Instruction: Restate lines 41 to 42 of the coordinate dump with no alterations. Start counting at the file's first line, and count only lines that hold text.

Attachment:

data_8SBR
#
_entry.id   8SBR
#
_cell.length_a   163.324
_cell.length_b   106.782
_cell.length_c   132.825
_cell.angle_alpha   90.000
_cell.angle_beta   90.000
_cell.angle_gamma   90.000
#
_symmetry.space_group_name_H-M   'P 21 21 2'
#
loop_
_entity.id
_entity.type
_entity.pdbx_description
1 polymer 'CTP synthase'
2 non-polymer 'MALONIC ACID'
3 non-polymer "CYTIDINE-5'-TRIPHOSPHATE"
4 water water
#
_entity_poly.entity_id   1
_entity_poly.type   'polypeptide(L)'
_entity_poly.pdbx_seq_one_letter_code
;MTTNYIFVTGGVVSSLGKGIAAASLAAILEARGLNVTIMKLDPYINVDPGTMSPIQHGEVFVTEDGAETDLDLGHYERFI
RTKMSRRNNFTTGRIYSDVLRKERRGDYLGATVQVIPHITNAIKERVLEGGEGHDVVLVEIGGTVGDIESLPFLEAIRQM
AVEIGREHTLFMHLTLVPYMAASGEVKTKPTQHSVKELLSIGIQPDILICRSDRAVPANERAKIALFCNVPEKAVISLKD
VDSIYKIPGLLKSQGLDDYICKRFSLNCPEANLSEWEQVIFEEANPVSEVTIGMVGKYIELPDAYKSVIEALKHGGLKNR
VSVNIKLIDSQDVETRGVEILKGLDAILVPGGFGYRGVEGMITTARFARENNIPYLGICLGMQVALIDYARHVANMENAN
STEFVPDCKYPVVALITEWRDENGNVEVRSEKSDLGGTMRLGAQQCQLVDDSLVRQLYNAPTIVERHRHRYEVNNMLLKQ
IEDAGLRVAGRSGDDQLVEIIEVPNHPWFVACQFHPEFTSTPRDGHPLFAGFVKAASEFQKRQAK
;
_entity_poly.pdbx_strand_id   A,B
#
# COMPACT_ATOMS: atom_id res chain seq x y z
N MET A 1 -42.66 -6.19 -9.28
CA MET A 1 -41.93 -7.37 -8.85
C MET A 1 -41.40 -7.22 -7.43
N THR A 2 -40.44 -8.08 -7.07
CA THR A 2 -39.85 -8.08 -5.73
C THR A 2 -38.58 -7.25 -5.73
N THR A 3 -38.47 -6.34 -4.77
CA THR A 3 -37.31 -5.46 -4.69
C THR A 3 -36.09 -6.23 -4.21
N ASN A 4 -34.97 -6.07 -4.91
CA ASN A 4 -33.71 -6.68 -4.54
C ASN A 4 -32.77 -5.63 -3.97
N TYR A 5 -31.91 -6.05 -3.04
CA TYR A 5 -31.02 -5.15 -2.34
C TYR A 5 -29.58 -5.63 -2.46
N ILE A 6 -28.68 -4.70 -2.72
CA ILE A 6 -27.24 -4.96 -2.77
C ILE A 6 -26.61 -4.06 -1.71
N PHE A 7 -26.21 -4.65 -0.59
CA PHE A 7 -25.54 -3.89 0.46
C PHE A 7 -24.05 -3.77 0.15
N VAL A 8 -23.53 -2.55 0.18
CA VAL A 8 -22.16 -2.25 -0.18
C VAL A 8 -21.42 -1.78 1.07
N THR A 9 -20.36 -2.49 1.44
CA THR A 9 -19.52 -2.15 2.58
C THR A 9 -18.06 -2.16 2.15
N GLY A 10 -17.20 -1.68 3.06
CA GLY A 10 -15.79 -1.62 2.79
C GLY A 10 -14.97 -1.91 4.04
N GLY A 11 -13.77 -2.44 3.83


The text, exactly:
CA THR A 2 -39.85 -8.08 -5.73
C THR A 2 -38.58 -7.25 -5.73